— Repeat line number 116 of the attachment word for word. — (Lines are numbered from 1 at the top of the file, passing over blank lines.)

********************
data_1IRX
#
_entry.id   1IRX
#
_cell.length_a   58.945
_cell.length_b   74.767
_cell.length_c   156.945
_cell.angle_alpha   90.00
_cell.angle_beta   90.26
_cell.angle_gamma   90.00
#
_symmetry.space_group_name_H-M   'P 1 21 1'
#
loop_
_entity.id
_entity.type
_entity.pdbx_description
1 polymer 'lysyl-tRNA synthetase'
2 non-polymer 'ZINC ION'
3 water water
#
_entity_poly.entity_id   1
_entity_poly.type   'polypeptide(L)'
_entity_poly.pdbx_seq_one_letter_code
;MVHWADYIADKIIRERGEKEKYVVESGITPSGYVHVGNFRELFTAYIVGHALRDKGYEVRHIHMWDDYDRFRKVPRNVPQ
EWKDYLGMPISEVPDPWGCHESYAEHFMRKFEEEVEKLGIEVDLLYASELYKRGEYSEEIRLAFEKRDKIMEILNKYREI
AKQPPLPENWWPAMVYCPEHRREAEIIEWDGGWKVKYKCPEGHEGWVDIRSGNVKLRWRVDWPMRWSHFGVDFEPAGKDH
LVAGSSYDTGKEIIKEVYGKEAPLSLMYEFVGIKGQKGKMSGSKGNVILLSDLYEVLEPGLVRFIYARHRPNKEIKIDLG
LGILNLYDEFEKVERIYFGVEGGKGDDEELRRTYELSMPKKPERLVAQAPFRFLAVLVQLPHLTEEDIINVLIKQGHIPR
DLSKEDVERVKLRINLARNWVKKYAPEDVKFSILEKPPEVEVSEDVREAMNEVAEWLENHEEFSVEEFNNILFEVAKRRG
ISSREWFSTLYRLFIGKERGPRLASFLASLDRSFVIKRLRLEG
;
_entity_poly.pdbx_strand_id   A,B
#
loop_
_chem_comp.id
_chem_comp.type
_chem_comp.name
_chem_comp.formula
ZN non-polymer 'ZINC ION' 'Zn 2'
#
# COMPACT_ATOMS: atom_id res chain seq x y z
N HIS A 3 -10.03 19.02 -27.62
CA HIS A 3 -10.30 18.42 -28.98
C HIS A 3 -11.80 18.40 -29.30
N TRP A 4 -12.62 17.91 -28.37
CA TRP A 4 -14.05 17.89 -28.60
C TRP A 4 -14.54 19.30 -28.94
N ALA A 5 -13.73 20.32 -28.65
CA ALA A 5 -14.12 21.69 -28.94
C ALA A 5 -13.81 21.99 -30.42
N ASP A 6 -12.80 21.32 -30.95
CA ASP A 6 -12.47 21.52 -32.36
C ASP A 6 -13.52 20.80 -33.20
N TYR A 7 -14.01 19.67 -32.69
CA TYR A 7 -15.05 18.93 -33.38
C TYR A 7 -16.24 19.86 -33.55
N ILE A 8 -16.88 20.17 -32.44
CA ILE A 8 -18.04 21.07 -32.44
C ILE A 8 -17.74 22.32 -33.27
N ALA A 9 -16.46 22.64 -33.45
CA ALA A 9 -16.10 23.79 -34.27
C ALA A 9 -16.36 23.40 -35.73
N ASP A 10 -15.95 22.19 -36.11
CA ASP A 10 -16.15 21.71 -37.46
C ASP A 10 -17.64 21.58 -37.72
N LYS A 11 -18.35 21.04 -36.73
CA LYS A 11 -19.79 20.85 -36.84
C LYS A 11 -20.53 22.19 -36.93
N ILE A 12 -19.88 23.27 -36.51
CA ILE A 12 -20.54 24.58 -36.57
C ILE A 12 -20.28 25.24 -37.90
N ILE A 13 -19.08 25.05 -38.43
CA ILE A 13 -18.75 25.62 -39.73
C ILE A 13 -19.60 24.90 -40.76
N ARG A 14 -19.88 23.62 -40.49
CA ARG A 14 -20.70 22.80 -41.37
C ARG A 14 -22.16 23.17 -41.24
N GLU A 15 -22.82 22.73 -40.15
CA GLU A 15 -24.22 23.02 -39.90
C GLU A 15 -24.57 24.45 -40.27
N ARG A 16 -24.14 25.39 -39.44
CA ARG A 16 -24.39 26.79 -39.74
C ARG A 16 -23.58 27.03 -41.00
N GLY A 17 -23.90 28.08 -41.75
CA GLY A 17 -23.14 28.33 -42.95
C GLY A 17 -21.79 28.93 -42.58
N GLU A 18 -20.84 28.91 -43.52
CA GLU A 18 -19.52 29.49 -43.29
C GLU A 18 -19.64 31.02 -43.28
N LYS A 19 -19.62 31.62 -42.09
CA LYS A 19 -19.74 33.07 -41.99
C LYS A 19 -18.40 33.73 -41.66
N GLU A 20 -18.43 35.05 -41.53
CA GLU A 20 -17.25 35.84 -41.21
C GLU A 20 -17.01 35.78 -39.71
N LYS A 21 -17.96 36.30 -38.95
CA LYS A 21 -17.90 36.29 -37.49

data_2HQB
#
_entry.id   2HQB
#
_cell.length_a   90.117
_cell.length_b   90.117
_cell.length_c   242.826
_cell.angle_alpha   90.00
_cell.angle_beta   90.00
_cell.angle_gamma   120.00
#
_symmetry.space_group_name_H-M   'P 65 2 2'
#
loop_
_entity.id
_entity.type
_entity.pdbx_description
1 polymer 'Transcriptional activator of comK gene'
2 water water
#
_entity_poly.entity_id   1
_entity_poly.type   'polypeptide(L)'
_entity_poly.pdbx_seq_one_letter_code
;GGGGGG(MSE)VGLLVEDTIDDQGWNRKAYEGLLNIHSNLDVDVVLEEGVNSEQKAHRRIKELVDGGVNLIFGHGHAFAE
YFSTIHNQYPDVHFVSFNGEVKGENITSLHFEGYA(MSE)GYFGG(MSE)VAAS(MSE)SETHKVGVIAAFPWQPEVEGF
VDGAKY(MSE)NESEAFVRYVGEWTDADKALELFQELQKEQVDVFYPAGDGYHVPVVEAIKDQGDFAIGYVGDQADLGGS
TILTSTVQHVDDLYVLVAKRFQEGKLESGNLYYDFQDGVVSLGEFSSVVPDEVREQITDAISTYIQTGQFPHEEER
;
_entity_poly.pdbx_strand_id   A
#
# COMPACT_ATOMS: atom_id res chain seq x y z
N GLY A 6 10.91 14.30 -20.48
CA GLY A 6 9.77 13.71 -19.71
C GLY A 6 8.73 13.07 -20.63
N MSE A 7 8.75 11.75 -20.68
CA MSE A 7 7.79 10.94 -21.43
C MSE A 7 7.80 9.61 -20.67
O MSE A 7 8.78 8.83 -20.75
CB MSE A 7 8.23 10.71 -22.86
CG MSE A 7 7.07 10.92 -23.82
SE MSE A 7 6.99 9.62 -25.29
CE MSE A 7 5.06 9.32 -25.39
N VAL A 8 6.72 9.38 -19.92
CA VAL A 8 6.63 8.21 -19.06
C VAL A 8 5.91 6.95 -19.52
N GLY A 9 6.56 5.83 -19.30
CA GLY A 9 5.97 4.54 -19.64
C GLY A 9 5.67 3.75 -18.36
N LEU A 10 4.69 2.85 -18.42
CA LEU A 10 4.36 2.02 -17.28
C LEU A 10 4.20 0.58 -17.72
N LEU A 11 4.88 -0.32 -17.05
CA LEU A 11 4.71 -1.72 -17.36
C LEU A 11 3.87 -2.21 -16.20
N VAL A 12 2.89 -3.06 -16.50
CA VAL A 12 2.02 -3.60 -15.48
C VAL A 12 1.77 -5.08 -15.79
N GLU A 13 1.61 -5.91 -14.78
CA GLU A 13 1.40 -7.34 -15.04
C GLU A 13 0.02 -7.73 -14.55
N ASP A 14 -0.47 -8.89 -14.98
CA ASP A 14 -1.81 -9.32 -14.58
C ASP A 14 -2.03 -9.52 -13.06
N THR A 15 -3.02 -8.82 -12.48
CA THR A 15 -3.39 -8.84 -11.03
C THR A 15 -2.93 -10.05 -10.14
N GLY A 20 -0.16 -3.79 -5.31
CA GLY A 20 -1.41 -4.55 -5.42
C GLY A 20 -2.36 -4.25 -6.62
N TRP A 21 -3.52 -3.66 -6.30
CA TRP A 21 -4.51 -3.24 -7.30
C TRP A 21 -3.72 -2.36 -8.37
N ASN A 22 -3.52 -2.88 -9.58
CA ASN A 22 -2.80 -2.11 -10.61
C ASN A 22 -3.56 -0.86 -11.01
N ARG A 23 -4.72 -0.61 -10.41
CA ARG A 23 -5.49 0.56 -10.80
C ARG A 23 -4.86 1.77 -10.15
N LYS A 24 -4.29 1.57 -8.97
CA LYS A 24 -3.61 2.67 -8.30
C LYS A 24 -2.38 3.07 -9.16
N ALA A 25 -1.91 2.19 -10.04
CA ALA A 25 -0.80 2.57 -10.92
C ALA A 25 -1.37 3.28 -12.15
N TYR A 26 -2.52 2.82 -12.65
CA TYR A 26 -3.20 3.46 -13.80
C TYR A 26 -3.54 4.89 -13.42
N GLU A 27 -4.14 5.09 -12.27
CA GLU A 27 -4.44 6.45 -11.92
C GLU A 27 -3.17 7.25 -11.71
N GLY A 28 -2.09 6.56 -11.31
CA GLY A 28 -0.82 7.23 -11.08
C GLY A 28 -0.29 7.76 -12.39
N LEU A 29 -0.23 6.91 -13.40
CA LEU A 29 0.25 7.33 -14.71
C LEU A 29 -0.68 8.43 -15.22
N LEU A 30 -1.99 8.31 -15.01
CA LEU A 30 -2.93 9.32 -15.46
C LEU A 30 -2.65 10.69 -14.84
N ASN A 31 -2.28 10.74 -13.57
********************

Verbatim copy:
1 polymer 'Transcriptional activator of comK gene'